Dismissing the emotive elements, he stated, "What really brings on the tears is Cameron's insistence that writing this kind of movie is within his abilities. Not only is it not, it is not even close. Titanic suffered backlash in addition to its success. In , the film topped a poll of "Best Film Endings",  and yet it also topped a poll by Film as "the worst movie of all time".
Cameron responded to the backlash, and Kenneth Turan's review in particular. He described the script as earnest and straightforward, and said it intentionally "incorporates universals of human experience and emotion that are timeless — and familiar because they reflect our basic emotional fabric" and that the film was able to succeed in this way by dealing with archetypes.
He did not see it as pandering. Empire eventually reinstated its original five star rating of the film, commenting, "It should be no surprise then that it became fashionable to bash James Cameron's Titanic at approximately the same time it became clear that this was the planet's favourite film.
The film garnered fourteen Academy Award nominations, tying the record set in by Joseph L. Mankiewicz 's All About Eve  and won eleven: James Cameron's original screenplay and Leonardo DiCaprio were not nominees. The Return of the King would also match this record in Since its release, Titanic has appeared on the American Film Institute 's award-winning Years… series.
So far, it has ranked on the following six lists:. Titanic was released worldwide in widescreen and pan and scan formats on VHS and laserdisc on September 1, A DVD version was released on August 31, in a widescreen-only non- anamorphic single-disc edition with no special features other than a theatrical trailer. Cameron stated at the time that he intended to release a special edition with extra features later.
This release became the best-selling DVD of and early , becoming the first DVD ever to sell one million copies. This edition contained a newly restored transfer of the film, as well as various special features. The two-disc edition was marketed as the Special Edition , and featured the first two discs of the three-disc set, only PAL -enabled. A four-disc edition, marketed as the Deluxe Collector's Edition , was also released on November 7, Available only in the United Kingdom, a limited 5-disc set of the film, under the title Deluxe Limited Edition , was released with only 10, copies manufactured.
Unlike the individual release of Ghosts of the Abyss , which contained two discs, only the first disc was included in the set. Titanic was released on Blu-ray as a single disc variant and a 2 disc version featuring special features on September 10, With regard to television broadcasts, the film airs occasionally across the United States on networks such as TNT. Turner Classic Movies also began to show the film, specifically during the days leading up to the 82nd Academy Awards.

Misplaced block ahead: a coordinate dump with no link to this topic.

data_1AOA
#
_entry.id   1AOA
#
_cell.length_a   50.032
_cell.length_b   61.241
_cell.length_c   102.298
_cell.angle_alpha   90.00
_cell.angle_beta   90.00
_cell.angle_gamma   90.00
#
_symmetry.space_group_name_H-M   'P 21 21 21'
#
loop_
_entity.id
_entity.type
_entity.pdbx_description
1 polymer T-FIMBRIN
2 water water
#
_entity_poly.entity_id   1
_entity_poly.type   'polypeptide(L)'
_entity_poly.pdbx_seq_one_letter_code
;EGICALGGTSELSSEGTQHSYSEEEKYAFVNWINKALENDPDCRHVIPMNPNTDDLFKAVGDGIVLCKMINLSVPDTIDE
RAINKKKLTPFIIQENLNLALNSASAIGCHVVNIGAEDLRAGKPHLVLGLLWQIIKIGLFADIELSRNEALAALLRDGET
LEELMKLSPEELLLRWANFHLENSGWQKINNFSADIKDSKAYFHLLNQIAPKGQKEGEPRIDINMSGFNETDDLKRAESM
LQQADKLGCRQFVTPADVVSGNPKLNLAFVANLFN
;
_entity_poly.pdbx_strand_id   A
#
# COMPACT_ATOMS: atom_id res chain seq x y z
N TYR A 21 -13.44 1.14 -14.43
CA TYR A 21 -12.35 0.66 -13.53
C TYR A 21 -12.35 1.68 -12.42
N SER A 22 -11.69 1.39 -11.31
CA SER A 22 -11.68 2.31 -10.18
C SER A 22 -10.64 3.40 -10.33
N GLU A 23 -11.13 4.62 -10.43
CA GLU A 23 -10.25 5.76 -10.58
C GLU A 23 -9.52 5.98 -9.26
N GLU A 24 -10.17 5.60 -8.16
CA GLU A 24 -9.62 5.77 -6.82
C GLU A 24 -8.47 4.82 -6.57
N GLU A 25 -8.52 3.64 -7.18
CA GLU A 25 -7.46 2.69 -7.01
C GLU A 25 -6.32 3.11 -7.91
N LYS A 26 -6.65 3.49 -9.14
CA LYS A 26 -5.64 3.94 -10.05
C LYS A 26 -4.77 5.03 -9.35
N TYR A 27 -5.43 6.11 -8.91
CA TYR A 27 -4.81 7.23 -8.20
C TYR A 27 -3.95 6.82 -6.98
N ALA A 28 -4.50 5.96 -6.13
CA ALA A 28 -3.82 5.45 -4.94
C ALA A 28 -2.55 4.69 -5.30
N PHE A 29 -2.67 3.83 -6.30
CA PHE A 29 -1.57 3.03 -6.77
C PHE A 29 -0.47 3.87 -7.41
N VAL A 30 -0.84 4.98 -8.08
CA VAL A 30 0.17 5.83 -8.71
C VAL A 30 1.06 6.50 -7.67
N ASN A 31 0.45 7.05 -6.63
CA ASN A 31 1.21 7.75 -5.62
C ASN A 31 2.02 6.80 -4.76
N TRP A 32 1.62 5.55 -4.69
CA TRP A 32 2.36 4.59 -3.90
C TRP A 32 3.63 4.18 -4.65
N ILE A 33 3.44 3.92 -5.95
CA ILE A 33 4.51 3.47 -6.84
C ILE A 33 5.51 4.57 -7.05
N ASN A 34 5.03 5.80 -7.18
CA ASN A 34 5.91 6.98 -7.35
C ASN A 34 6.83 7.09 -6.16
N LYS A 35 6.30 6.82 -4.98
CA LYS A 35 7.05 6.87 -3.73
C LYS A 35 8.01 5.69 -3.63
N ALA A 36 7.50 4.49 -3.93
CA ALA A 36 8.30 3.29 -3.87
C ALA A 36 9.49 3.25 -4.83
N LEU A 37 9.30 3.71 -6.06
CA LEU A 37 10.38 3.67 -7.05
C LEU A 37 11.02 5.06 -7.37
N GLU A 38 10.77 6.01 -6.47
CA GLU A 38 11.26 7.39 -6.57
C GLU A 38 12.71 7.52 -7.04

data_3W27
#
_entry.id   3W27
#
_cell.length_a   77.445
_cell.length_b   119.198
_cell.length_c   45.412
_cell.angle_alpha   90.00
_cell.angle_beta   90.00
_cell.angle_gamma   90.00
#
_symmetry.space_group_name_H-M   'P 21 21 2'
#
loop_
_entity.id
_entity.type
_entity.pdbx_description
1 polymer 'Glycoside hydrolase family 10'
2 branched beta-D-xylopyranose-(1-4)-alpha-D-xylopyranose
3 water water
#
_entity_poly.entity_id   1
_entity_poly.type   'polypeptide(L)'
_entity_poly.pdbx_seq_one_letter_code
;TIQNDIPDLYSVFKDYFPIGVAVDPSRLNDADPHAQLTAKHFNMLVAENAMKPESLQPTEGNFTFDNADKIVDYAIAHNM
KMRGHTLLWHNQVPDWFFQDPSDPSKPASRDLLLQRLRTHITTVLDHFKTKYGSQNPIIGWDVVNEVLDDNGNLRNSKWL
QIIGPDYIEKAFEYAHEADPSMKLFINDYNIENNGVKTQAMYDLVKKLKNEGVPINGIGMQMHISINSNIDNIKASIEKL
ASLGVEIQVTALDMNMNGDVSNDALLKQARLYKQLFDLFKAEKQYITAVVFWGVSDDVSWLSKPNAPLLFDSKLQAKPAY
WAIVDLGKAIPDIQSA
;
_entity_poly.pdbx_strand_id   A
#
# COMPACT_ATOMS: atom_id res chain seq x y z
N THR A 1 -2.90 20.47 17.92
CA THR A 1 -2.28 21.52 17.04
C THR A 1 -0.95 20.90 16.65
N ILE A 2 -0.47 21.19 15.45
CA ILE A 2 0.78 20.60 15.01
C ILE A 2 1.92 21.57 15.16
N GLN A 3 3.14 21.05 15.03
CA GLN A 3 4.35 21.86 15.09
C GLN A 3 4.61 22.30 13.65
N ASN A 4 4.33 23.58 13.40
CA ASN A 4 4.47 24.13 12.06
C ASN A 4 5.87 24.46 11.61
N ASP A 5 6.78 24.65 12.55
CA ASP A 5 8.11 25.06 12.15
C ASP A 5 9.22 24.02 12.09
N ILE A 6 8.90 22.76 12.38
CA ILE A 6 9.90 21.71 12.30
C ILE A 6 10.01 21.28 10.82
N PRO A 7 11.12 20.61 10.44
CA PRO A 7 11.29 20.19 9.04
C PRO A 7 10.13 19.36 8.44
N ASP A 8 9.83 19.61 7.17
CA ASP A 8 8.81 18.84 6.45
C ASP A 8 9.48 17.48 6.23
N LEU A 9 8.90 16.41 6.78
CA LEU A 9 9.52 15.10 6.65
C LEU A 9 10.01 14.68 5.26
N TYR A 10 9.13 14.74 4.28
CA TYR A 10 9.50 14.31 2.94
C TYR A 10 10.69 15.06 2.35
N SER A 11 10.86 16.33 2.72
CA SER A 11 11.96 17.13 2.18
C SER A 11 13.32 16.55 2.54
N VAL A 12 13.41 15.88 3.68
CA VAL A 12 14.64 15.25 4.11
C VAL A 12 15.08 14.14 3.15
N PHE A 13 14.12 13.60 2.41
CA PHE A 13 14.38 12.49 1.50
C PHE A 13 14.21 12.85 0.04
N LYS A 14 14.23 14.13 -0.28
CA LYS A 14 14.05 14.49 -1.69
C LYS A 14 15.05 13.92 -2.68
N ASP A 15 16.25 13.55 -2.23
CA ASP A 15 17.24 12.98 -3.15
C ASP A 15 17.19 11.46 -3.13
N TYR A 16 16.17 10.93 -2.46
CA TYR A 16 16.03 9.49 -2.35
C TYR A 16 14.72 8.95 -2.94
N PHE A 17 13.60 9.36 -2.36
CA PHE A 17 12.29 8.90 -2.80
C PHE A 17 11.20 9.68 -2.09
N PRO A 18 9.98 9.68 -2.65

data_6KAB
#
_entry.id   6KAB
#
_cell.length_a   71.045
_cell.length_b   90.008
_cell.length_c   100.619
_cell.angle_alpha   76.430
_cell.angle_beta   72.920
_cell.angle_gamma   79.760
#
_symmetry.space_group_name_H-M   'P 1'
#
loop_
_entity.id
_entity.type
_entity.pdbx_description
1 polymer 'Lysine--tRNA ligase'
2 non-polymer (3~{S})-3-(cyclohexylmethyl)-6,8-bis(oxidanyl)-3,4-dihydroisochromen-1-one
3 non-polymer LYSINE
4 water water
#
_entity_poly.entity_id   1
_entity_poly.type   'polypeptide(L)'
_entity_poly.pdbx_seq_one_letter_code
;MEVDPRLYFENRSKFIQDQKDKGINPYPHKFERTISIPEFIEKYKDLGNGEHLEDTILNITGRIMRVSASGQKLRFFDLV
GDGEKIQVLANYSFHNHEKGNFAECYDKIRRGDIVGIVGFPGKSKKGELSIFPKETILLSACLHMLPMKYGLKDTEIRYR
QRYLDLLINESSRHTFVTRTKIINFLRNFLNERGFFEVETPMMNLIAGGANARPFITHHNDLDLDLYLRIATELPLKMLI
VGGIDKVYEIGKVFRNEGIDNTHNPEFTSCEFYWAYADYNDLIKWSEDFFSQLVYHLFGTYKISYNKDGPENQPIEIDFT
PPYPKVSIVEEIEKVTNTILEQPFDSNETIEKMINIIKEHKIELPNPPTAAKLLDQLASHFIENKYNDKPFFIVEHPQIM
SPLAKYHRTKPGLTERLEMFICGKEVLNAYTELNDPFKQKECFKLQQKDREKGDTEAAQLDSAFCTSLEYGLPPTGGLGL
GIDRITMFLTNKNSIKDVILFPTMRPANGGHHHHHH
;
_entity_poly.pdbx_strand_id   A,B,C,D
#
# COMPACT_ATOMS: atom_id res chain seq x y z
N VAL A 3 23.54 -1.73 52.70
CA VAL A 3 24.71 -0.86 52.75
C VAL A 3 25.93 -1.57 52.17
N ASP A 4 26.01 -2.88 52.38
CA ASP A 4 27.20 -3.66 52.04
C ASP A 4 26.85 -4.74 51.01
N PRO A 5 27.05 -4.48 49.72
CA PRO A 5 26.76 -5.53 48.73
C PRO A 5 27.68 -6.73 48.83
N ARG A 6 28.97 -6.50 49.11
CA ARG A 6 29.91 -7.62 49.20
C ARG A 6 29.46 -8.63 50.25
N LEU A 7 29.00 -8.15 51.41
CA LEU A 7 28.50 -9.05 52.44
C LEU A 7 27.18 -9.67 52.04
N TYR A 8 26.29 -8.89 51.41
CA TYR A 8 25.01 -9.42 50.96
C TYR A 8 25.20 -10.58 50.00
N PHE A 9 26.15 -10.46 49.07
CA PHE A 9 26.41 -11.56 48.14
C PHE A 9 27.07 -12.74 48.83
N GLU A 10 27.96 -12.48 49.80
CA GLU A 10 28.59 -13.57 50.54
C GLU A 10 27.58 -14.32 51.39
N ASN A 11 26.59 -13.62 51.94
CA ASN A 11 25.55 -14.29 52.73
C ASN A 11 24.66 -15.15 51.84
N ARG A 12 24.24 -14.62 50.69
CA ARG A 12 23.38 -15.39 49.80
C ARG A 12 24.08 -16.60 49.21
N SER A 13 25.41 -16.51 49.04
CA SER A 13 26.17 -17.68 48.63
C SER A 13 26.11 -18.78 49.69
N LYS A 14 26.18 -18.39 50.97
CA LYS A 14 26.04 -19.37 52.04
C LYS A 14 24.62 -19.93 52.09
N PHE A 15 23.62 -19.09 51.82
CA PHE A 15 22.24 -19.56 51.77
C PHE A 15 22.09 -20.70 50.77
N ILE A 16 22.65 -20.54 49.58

A 3D re-release was created by re-mastering the original to 4K resolution and post-converting to stereoscopic 3D format. The scene was replaced with an accurate view of the night-sky star pattern, including the Milky Way , adjusted for the location in the North Atlantic Ocean in April The change was prompted by astrophysicist Neil deGrasse Tyson , who had criticized the scene for showing an unrealistic star pattern.
He agreed to send film director Cameron a corrected view of the sky, which was the basis of the new scene. He said, "The 3D intensifies Titanic. Caught up like never before in an intimate epic that earns its place in the movie time capsule. He wrote, "For once, the visuals in a 3-D movie don't look darkened or distracting.
They look sensationally crisp and alive. The 3D conversion of the film was also released in the 4DX format in selected international territories, which allows the audience to experience the film's environment using motion, wind, fog, lighting and scent-based special effects. For the 20th anniversary of the film, Titanic was re-released in cinemas in Dolby Vision in both 2D and 3D for one week beginning December 1, Titanic Live was a live performance of James Horner's original score by a piece orchestra, choir and Celtic musicians, accompanying a showing of the film.
From Wikipedia, the free encyclopedia. Titanic Theatrical release poster. James Cameron Jon Landau. Music from the Motion Picture and Back to Titanic. List of accolades received by Titanic. Retrieved July 29, Retrieved February 2, British Board of Film Classification. Retrieved November 8, Archived from the original on November 17, Retrieved November 16, On the Mass Media Negotiation of Titanic": Archived from the original on December 12, Retrieved December 12, Retrieved June 8, Retrieved July 17, The big ambiguity here is 'is she alive and dreaming' or 'is she dead and on her way to Titanic heaven?
Of course, I know what we intended The answer has to be something you supply personally; individually. The Making of Titanic. After a production as lavish and pricey as the doomed ship itself, James Cameron finally unveils his epic film. But will it be unsinkable?
Archived from the original on March 26, Archived from the original on Retrieved January 24, Retrieved June 14, Archived from the original on March 18,